Alaska Airlines bans luggage handler who took a nap in plane's cargo hold
Emergency operators get lots of crazy calls, but few start like this.
Caller: \"Hello, I'm trapped in this plane and I called my job, but I'm in this plane.\"
Operator: \"You're where?\"
Caller: \"I'm inside a plane and I feel like it's up moving in the air. Flight 448 can you please tell somebody (to) stop it.\"
The frantic 911 call came just as the Alaska Airlines flight had taken off from Seattle-Tacoma International Airport on Monday afternoon. The caller was a ramp agent who fell asleep in the plane's cargo hold.
The cell phone call soon broke up, but the man was making himself known in other ways as the crew and passengers reported unusual banging from the belly of the Boeing 737.
The pilot radioed air traffic control and said he would make an emergency landing.
\"There could be a person in there so we're going to come back around,\" he told air traffic control.
The ramp agent who took the untimely nap and caused all the fuss is an employee of Menzies Aviation, a contractor for Alaska Airlines that handles loading the luggage.
He'll no longer have the option of dozing aboard one of the airline's planes.
\"The Menzies employee has been permanently banned from working on Alaska Airlines planes,\" said Bobbie Egan, a spokeswoman for the airline.
Flight 448, which was on its way to Los Angeles, only spent 14 minutes in the air. Other than being scared, the agent never was in any real danger.
The cargo hold is pressurized and temperature controlled, the airline said.
The passengers knew something wasn't right, almost as soon as the plane took off.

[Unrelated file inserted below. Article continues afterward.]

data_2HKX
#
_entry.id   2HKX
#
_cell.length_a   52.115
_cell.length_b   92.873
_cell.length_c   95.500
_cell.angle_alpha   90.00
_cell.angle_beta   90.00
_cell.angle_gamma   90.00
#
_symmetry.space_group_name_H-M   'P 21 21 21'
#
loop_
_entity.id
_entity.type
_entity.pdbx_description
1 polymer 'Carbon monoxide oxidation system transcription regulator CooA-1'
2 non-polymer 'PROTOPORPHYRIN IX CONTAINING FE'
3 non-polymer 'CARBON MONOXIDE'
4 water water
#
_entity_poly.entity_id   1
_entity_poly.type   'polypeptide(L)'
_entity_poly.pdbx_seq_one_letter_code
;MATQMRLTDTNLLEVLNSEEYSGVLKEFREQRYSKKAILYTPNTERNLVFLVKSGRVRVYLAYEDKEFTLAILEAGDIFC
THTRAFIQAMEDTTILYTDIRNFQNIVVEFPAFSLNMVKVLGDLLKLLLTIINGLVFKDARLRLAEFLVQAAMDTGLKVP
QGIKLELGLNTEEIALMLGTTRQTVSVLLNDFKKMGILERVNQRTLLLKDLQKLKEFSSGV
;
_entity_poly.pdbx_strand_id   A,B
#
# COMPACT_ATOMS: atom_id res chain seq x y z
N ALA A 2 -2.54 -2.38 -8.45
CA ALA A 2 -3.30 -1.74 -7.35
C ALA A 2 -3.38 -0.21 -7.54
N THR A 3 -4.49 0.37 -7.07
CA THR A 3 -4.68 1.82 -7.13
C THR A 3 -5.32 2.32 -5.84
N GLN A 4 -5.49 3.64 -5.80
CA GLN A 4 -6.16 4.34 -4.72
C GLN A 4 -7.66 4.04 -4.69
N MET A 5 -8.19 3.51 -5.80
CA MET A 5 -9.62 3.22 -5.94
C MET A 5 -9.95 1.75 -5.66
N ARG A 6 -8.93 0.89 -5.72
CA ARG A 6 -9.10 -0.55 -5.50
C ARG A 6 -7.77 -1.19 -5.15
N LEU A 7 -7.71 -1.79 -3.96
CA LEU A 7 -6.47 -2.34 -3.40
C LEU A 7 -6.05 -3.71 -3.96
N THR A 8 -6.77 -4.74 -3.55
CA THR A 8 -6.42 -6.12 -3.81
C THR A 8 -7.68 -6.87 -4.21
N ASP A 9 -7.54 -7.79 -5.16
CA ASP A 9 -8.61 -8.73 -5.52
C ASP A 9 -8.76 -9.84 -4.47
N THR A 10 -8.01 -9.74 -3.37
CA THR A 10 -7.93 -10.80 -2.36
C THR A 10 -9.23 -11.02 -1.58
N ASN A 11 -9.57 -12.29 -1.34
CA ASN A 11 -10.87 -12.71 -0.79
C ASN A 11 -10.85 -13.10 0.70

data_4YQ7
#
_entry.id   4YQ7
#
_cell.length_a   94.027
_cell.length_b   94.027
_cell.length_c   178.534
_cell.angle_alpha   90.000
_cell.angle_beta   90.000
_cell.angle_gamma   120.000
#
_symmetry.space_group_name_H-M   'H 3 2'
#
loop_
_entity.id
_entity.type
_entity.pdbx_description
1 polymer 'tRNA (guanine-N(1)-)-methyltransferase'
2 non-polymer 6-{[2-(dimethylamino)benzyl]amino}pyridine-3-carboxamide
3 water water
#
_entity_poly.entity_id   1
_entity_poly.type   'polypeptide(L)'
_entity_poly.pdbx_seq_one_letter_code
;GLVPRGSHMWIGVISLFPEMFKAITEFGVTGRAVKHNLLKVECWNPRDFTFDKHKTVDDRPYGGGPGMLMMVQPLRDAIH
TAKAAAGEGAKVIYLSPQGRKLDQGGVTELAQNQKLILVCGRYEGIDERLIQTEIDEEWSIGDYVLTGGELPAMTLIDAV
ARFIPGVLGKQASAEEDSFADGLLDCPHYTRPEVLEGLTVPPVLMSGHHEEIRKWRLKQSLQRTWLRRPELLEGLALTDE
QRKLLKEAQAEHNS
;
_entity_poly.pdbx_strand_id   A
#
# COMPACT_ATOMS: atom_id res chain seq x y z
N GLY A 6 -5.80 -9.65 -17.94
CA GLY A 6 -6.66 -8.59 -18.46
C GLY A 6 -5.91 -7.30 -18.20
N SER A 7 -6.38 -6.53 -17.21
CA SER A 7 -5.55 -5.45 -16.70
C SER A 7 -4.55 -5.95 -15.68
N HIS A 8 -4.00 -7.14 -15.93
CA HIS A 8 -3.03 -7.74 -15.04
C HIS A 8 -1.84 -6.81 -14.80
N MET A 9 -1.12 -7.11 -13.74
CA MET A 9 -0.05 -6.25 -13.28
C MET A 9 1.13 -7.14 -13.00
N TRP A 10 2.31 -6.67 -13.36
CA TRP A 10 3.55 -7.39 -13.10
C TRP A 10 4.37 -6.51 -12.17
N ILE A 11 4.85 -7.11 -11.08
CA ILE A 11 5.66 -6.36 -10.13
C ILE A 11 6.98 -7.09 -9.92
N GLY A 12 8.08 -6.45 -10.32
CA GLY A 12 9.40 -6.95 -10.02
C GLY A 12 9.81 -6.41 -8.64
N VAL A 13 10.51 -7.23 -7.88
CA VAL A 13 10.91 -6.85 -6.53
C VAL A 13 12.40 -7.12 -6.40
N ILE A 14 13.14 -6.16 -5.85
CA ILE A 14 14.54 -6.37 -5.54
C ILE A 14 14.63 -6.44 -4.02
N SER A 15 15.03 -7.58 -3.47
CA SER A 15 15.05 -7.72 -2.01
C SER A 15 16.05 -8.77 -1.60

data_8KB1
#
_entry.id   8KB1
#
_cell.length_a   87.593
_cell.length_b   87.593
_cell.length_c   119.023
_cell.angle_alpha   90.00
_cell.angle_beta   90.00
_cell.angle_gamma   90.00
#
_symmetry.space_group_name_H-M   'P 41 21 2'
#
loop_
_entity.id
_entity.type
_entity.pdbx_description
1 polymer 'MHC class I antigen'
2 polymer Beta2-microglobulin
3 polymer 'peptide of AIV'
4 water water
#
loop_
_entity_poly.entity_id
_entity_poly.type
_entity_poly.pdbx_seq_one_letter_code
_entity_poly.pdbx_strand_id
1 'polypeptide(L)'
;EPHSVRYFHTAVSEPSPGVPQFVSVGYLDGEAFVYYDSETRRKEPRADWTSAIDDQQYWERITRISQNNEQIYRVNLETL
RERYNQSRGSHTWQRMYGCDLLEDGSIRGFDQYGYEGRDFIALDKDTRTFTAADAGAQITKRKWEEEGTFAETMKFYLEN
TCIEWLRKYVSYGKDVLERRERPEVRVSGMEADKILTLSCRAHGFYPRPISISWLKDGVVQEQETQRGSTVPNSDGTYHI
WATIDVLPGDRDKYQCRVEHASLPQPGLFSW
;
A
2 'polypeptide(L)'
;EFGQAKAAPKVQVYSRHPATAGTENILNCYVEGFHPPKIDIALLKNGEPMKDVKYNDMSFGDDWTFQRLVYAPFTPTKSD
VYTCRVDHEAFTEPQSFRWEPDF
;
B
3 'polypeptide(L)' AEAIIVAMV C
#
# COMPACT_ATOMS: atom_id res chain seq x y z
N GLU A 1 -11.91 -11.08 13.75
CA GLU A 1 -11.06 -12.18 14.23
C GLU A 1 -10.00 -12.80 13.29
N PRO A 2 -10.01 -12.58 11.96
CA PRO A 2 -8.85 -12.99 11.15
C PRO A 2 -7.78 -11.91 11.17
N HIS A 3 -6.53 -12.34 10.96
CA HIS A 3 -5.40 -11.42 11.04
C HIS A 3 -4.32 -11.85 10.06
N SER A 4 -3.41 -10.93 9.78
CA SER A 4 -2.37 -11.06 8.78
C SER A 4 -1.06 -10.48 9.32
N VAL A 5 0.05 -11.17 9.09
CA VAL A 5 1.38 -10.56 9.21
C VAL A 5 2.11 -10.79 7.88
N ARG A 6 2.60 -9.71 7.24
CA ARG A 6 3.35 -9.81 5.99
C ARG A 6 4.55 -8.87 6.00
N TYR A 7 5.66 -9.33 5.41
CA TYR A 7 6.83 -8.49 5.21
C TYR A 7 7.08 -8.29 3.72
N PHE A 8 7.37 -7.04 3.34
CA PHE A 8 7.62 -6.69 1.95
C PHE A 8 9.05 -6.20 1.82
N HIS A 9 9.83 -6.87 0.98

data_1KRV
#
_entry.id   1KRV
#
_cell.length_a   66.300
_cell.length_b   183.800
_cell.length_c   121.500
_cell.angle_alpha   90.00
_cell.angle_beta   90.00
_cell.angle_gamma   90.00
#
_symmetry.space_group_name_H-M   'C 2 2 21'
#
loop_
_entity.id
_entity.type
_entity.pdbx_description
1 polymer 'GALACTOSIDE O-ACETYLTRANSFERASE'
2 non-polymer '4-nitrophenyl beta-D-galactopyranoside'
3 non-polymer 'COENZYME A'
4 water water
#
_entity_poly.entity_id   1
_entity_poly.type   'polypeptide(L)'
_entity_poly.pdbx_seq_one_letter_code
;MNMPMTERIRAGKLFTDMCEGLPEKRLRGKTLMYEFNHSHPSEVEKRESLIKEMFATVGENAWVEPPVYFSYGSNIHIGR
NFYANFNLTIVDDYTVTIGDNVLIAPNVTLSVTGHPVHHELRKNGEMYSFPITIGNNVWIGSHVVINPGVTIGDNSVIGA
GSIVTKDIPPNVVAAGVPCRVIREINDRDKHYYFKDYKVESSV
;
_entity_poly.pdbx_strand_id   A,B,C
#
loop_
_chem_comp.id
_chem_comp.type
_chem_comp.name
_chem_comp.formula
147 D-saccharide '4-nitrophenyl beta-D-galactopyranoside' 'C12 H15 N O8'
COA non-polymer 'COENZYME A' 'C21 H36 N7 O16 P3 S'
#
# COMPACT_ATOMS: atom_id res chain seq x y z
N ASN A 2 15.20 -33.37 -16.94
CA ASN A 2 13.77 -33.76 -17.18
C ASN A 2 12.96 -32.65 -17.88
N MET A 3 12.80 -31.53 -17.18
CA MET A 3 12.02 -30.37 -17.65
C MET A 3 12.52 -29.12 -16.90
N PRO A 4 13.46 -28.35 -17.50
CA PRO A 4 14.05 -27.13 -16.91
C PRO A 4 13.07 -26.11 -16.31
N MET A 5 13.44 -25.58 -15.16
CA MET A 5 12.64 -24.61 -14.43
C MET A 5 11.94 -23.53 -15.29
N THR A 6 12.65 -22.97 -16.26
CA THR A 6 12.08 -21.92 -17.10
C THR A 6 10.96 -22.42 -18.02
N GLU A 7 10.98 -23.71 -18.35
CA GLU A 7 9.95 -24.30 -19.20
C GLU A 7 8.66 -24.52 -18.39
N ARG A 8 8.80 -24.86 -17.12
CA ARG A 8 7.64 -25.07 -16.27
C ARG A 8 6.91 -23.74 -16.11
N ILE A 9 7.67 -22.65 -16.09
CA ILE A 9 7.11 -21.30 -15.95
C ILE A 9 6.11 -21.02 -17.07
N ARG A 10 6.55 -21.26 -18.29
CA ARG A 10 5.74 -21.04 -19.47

\"All of a sudden we heard all this pounding underneath the plane and we thought there was something wrong with the landing gear,\" Robert Higgins told CNN affiliate KABC.
Not everyone heard the banging, but it was soon clear this wasn't a normal flight.
\"We just took off for L.A. regular and then ... about five minutes into the flight the captain came on and said we were going back and we'd land within five to seven minutes, and we did,\" passenger Marty Collins told affiliate KOMO.
\"When we landed was when all the trucks and the police and the fire trucks surrounded the plane.\"
\"I think it's scary and really unsafe, too,\" Chelsie Nieto told affiliate KCPQ. \"Because what if it's someone who could have been a terrorist?\"
End of his shift
The employee started work at 5 a.m. and his shift was scheduled to end at 2:30 p.m., just before the flight departed. The agent was off the two days prior to the incident and had taken a lunch break and a break in the afternoon before making his way into the cargo hold, according to a source familiar with the investigation.
The man had been on a four-person team loading baggage onto the flight.
\"During a pre-departure huddle, the team lead noticed the employee was missing. The team lead called into the cargo hold for the employee and called and texted the employee's cell phone, but did not receive an answer. His co-workers believed he finished his shift and went home,\" the airline's blog said.
It's believed he was hidden by luggage, making it difficult for the rest of his team to see him, the source said.
All ramp employees have security badges, and undergo full criminal background checks before being hired, according to the airline.
After the delay, the flight with 170 passengers and six crew members on board made it to Los Angeles a couple of hours late.
CNN's Dave Alsup, Joshua Gaynor and Greg Morrison contributed to this report.
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